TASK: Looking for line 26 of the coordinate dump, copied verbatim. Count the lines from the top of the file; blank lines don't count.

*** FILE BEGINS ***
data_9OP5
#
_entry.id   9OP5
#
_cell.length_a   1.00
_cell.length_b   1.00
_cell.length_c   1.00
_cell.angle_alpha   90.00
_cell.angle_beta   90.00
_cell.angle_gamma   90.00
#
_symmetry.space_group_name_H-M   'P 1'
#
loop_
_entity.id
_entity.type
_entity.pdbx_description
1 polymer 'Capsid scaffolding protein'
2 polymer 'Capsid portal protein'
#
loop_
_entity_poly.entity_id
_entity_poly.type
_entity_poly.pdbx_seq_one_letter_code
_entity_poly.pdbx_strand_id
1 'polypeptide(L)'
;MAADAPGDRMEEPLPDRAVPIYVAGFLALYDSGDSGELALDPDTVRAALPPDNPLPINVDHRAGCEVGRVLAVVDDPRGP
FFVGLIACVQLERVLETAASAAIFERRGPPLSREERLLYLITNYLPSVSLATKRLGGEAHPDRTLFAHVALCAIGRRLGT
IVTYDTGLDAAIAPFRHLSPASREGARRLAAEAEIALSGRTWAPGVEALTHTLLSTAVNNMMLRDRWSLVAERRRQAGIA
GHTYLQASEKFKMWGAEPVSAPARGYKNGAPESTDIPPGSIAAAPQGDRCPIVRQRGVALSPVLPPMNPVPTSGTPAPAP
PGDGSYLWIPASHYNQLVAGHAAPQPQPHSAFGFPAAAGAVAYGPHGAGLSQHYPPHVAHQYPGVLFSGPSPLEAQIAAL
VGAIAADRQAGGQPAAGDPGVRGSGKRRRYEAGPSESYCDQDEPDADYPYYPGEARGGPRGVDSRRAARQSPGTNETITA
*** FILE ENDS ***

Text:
1 'polypeptide(L)'